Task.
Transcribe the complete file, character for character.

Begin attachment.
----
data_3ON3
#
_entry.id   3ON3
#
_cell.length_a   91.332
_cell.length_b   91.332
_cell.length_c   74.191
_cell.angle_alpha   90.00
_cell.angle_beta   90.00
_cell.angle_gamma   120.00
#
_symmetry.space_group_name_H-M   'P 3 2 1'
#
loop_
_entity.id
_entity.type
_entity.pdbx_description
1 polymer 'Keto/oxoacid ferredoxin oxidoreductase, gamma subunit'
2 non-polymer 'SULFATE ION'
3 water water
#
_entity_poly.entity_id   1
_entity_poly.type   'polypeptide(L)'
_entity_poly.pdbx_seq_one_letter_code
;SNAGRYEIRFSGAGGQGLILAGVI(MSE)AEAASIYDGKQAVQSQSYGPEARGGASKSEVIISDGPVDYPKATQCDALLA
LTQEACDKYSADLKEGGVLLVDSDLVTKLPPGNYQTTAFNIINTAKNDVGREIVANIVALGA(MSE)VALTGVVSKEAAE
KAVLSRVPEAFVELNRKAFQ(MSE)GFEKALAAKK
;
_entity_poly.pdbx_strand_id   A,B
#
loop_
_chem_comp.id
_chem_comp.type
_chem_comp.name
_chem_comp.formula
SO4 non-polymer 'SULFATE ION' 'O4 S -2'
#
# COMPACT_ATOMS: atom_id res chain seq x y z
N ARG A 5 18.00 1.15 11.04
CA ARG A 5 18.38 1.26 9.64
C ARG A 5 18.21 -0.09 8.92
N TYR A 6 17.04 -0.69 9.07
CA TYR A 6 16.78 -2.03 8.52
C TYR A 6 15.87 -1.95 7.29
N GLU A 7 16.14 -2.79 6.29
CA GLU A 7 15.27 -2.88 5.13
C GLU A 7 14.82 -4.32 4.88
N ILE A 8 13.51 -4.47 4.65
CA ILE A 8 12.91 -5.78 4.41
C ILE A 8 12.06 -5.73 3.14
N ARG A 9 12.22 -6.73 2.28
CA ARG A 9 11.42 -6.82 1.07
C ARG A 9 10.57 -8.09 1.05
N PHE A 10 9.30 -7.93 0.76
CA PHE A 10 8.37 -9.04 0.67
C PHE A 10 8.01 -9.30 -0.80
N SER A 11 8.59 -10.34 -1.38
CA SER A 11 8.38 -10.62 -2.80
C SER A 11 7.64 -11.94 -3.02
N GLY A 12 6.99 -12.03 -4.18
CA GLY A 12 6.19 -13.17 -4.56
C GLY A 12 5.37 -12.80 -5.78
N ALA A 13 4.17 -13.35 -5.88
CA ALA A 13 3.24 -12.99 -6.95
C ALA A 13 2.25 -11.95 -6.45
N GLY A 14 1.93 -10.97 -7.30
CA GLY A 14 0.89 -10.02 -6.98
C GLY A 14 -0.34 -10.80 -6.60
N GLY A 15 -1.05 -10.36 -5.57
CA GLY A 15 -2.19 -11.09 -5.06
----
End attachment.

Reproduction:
data_3ON3
#
_entry.id   3ON3
#
_cell.length_a   91.332
_cell.length_b   91.332
_cell.length_c   74.191
_cell.angle_alpha   90.00
_cell.angle_beta   90.00
_cell.angle_gamma   120.00
#
_symmetry.space_group_name_H-M   'P 3 2 1'
#
loop_
_entity.id
_entity.type
_entity.pdbx_description
1 polymer 'Keto/oxoacid ferredoxin oxidoreductase, gamma subunit'
2 non-polymer 'SULFATE ION'
3 water water
#
_entity_poly.entity_id   1
_entity_poly.type   'polypeptide(L)'
_entity_poly.pdbx_seq_one_letter_code
;SNAGRYEIRFSGAGGQGLILAGVI(MSE)AEAASIYDGKQAVQSQSYGPEARGGASKSEVIISDGPVDYPKATQCDALLA
LTQEACDKYSADLKEGGVLLVDSDLVTKLPPGNYQTTAFNIINTAKNDVGREIVANIVALGA(MSE)VALTGVVSKEAAE
KAVLSRVPEAFVELNRKAFQ(MSE)GFEKALAAKK
;
_entity_poly.pdbx_strand_id   A,B
#
loop_
_chem_comp.id
_chem_comp.type
_chem_comp.name
_chem_comp.formula
SO4 non-polymer 'SULFATE ION' 'O4 S -2'
#
# COMPACT_ATOMS: atom_id res chain seq x y z
N ARG A 5 18.00 1.15 11.04
CA ARG A 5 18.38 1.26 9.64
C ARG A 5 18.21 -0.09 8.92
N TYR A 6 17.04 -0.69 9.07
CA TYR A 6 16.78 -2.03 8.52
C TYR A 6 15.87 -1.95 7.29
N GLU A 7 16.14 -2.79 6.29
CA GLU A 7 15.27 -2.88 5.13
C GLU A 7 14.82 -4.32 4.88
N ILE A 8 13.51 -4.47 4.65
CA ILE A 8 12.91 -5.78 4.41
C ILE A 8 12.06 -5.73 3.14
N ARG A 9 12.22 -6.73 2.28
CA ARG A 9 11.42 -6.82 1.07
C ARG A 9 10.57 -8.09 1.05
N PHE A 10 9.30 -7.93 0.76
CA PHE A 10 8.37 -9.04 0.67
C PHE A 10 8.01 -9.30 -0.80
N SER A 11 8.59 -10.34 -1.38
CA SER A 11 8.38 -10.62 -2.80
C SER A 11 7.64 -11.94 -3.02
N GLY A 12 6.99 -12.03 -4.18
CA GLY A 12 6.19 -13.17 -4.56
C GLY A 12 5.37 -12.80 -5.78
N ALA A 13 4.17 -13.35 -5.88
CA ALA A 13 3.24 -12.99 -6.95
C ALA A 13 2.25 -11.95 -6.45
N GLY A 14 1.93 -10.97 -7.30
CA GLY A 14 0.89 -10.02 -6.98
C GLY A 14 -0.34 -10.80 -6.60
N GLY A 15 -1.05 -10.36 -5.57
CA GLY A 15 -2.19 -11.09 -5.06